Who are you? We’re Man City (1)

Nick1

Last time we played Man City, we persuaded Bob Willis, Sunderland-born but a lifelong City fan (his family moved when he was a baby), to preview the game. A fat lot of good that did us. A three-nil home defeat, and – back from the desert for the weekend – we were drenched by torrential rain coming away from the SoL. Oh, and City fans complained that the interview wasn’t interesting enough, which sounded a bit like a Mrs Richards moment from Fawlty Towers.
Taking no chances this time, we decided once again to raid the ranks of the Abu Dhabi Media Company editorial staff for the return game at Eastlands. Nick March* knows how to string a few words together.
We should, of course, be approaching Man City away with the cushion of four or six points from the last two home games. We know what happened to them. Nick, in the first of Salut! Sunderland‘s two previews of Sunday’s game, tells of his fondness for Sunderland, tut-tuts at the deepening gloom among SAFC fans about the remainder of this season and even predicts that we’ll snatch a draw…

I have to admit to a soft spot for Sunderland, as the first cup final I watched on TV was the 1973 final. It was magical. I imagined every Wembley final would be that good. But it’s more than one vintage final that makes me like your club.

There are some more common ties that bind the two sets of fans: you Rokerites know as well as we do what it is to suffer the ignominy of relegation to the third tier of the league, be reborn and then watch your hopes turn once more into dust.

Like City, Sunderland fans are also very familiar with the sensation of not really going anywhere fast or worse still, years of only seeming to go backwards. We’ve both had our share of dreadful managers too; for your Howard Wilkinson, I give you Phil Neal, Frank Clark, John Benson, Alan Ball.

And then there’s the stadium thing. When City moved to Eastlands in 2003 I was certain it was going to transform our fortunes and I’m sure when you summarily dispatched a dreadful City team on opening night at the Stadium of Light you felt the same way too. Only good times were ahead, weren’t they?

And where once you were the “Bank of England Club” we are now the ones bristling with new money, desperate to join the Champions League party. But I’m not holding my breath. Knowing City, our invitation will probably get lost in the post.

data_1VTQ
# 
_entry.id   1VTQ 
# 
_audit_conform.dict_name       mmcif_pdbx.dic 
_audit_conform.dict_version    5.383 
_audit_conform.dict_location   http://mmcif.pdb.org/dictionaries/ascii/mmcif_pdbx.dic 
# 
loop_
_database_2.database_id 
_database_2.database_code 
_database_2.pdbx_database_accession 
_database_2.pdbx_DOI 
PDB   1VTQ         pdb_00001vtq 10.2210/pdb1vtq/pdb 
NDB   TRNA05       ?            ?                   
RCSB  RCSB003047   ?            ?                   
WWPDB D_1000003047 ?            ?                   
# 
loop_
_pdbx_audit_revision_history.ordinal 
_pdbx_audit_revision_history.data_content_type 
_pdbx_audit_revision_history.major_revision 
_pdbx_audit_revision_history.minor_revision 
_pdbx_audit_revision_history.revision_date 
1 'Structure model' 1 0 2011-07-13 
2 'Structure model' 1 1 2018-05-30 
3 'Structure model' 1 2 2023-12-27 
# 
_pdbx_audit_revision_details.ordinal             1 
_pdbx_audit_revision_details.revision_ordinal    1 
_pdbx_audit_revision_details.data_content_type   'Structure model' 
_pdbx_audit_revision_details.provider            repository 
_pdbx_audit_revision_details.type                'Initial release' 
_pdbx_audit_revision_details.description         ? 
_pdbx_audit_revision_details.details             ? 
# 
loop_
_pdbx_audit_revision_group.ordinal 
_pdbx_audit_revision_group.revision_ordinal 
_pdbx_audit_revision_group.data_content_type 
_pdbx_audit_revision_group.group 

Now your questions:


This has been an extraordinary six months in the life of Man City. How do you rationalise all that has happened?

It’s not hard to stay grounded even when you support the richest club in the world. We are, after all, still the same old City. We always get knocked out of cups by lower division clubs (Forest and Brighton) and we still lose to teams in the league that I think we should be able to beat (Boro).

Are you surprised that there has not already been a much greater effect, in terms of performance?

Not really. The only extra spending that happened in August was signing Robinho and one man rarely makes a team. There is always next season though and the faint hope of further progress in the UEFA Cup this year.


Is Mark Hughes the man to lead the club forward in these new circumstances?

I’m not sure. He did a great job at Blackburn when he was given time, had a supportive board and was allowed slowly to improve the team. I am sure when he took the City job he felt like he was jumping into a similar role and would be given a couple of seasons to build a decent side. The job is now completely different though: instant improvement is the name of the game, and he has struggled to manage expectations while not really improving the team when compared to Sven-Goran Eriksson. I also think a bigger name manager might be better able to manage the bigger names in the dressing room.


Where did you expect City to finish a) before the season began b) at the point the takeover was announced and c) now?

a) mid-table mediocrity.
b) I thought we’d be shooting for the blue moon: the cup, the Champions League, the world. Anything was possible, wasn’t it?
c) mid-table medicrity.


And what did you make of Roy Keane’s decision to walk out of Sunderland?

Completely unsurprising. He is of the new breed of wealthy former players who are managing clubs because they want to, rather than because they need the money. It was clear he’d stopped enjoying the job and it’s not like he hasn’t done this sort of thing before, is it?


Where will SAFC finish the season? If you don’t think we’ll go
down, who will?

Sunderland definitely won’t go down. My three for the drop are: West Brom, Boro and Portsmouth.